1. Cell Biology
  2. Genetics and Genomics
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A trans-eQTL network regulates osteoclast multinucleation and bone mass

  1. Marie Pereira  Is a corresponding author
  2. Jeong-Hun Ko
  3. John Logan
  4. Hayley Protheroe
  5. Kee-Beom Kim
  6. Amelia Li Min Tan
  7. Kwon-Sik Park
  8. Maxime Rotival
  9. Enrico Petretto
  10. J H Duncan Bassett  Is a corresponding author
  11. Graham R Williams  Is a corresponding author
  12. Jacques Behmoaras  Is a corresponding author
  1. Imperial College London, United Kingdom
  2. University of Virginia School of Medicine, United States
  3. Duke-NUS Medical School, Singapore
  4. Institut Pasteur, Centre National de la Recherche Scientifique, UMR 2000, France
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Cite this article as: eLife 2020;9:e55549 doi: 10.7554/eLife.55549

Abstract

Functional characterisation of cell-type specific regulatory networks is key to establish a causal link between genetic variation and phenotype. The osteoclast offers a unique model for interrogating the contribution of co-regulated genes to in vivo phenotype as its multinucleation and resorption activities determine quantifiable skeletal traits. Here we took advantage of a trans-regulated gene network (MMnet, macrophage multinucleation network) which we found to be significantly enriched for GWAS variants associated with bone-related phenotypes. We found that the network hub gene Bcat1 and seven other co-regulated MMnet genes out of 13, regulate bone function. Specifically, global (Pik3cb-/-, Atp8b2+/-, Igsf8-/-, Eml1-/-, Appl2-/-, Deptor-/-) and myeloid-specific Slc40a1 knockout mice displayed abnormal bone phenotypes. We report opposing effects of MMnet genes on bone mass in mice and osteoclast multinucleation/resorption in humans with strong correlation between the two. These results identify MMnet as a functionally conserved network that regulates osteoclast multinucleation and bone mass.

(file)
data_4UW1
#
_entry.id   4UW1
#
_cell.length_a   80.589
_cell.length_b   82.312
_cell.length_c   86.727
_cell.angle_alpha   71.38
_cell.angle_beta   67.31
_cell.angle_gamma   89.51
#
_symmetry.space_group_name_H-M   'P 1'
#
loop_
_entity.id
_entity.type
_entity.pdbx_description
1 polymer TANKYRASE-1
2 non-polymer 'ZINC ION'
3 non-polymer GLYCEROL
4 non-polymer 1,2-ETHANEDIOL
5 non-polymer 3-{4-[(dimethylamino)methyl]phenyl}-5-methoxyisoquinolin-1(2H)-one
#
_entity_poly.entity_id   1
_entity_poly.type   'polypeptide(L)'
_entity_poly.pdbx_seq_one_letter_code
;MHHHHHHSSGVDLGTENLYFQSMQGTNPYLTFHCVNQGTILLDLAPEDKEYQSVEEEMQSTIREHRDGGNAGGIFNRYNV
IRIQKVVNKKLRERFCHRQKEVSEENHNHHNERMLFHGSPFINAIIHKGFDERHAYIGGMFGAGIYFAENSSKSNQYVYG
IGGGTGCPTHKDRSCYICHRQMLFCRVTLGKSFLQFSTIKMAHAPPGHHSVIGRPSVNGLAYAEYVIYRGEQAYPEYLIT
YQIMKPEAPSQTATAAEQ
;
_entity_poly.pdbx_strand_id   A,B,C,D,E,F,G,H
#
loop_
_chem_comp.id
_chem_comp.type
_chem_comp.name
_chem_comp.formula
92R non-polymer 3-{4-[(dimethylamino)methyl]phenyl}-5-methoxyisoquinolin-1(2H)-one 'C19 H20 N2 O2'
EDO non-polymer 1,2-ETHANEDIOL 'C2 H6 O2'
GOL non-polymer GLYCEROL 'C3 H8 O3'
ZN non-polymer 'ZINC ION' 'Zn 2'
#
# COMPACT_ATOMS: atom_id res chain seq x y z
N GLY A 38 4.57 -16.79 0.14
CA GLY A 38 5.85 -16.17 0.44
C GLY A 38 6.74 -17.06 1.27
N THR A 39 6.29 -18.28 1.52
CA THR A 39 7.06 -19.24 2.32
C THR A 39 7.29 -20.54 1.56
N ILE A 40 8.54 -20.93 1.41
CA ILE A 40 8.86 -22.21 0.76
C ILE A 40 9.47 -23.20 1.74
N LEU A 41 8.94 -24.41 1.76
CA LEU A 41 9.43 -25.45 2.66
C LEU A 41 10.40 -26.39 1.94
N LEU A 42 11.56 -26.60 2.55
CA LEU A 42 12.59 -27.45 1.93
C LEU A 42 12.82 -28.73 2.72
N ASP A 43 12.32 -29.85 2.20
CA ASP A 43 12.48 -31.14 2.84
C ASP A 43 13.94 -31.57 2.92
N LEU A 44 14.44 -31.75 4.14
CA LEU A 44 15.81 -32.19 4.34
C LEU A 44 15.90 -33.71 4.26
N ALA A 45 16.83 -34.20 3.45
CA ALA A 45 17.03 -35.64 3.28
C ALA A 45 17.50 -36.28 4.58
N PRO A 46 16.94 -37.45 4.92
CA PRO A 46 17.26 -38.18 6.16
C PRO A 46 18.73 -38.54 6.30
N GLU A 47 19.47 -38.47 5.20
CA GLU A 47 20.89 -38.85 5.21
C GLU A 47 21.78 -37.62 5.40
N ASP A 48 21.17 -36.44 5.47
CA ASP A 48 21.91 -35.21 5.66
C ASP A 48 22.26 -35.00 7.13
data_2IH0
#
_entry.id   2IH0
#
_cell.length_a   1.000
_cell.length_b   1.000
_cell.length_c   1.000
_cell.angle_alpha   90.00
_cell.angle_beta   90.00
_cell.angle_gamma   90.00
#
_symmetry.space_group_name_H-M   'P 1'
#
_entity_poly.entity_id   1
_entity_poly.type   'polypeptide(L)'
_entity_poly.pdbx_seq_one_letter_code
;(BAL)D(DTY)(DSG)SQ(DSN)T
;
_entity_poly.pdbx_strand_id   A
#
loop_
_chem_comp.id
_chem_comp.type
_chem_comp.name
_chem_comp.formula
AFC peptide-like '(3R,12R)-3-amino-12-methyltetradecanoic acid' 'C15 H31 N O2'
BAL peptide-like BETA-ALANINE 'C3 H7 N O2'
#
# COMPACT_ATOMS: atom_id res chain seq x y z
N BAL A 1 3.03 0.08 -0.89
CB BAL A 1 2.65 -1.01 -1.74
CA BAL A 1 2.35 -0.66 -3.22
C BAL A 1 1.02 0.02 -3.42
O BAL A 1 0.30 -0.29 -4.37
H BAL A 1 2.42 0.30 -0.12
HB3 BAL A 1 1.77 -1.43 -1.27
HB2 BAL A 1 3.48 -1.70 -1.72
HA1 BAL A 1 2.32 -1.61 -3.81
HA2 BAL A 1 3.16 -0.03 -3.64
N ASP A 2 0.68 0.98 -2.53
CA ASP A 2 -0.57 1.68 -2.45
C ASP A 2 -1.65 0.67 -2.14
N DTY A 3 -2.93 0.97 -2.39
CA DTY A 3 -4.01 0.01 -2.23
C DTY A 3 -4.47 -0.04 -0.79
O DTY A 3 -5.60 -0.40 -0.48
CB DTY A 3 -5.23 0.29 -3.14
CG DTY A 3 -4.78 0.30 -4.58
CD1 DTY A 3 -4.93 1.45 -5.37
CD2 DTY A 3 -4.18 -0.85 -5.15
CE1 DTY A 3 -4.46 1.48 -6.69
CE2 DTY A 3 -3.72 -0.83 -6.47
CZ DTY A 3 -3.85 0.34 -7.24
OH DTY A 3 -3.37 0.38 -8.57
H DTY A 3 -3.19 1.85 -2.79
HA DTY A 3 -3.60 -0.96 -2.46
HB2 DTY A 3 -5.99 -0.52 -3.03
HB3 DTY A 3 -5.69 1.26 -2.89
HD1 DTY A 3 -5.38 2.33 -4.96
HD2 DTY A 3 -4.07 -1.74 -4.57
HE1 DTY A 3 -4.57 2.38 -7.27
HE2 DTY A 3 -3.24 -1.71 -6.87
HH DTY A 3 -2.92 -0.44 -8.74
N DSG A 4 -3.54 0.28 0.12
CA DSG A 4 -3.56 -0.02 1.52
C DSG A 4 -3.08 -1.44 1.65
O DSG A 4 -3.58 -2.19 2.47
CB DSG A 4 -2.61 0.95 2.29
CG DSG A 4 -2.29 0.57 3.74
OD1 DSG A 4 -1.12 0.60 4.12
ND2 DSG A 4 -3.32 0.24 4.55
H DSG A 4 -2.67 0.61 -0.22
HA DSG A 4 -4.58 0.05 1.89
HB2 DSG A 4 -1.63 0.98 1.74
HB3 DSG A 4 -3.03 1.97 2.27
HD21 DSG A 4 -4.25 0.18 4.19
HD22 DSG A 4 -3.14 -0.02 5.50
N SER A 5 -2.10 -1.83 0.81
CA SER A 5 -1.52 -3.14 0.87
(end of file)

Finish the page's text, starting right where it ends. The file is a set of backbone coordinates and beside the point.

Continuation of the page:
Article and author information

Author details

  1. Marie Pereira

    Centre for Inflammatory Disease, Department of Immunology and Inflammation, Imperial College London, London, United Kingdom
    For correspondence
    m.pereira@imperial.ac.uk
    Competing interests
    The authors declare that no competing interests exist.
    ORCID icon "This ORCID iD identifies the author of this article:" 0000-0003-0711-3385
  2. Jeong-Hun Ko

    Centre for Inflammatory Disease, Department of Immunology and Inflammation, Imperial College London, London, United Kingdom
    Competing interests
    The authors declare that no competing interests exist.
  3. John Logan

    Molecular Endocrinology Laboratory, Department of Metabolism, Digestion & Reproduction, Imperial College London, London, United Kingdom
    Competing interests
    The authors declare that no competing interests exist.
  4. Hayley Protheroe

    Molecular Endocrinology Laboratory, Department of Metabolism, Digestion & Reproduction, Imperial College London, London, United Kingdom
    Competing interests
    The authors declare that no competing interests exist.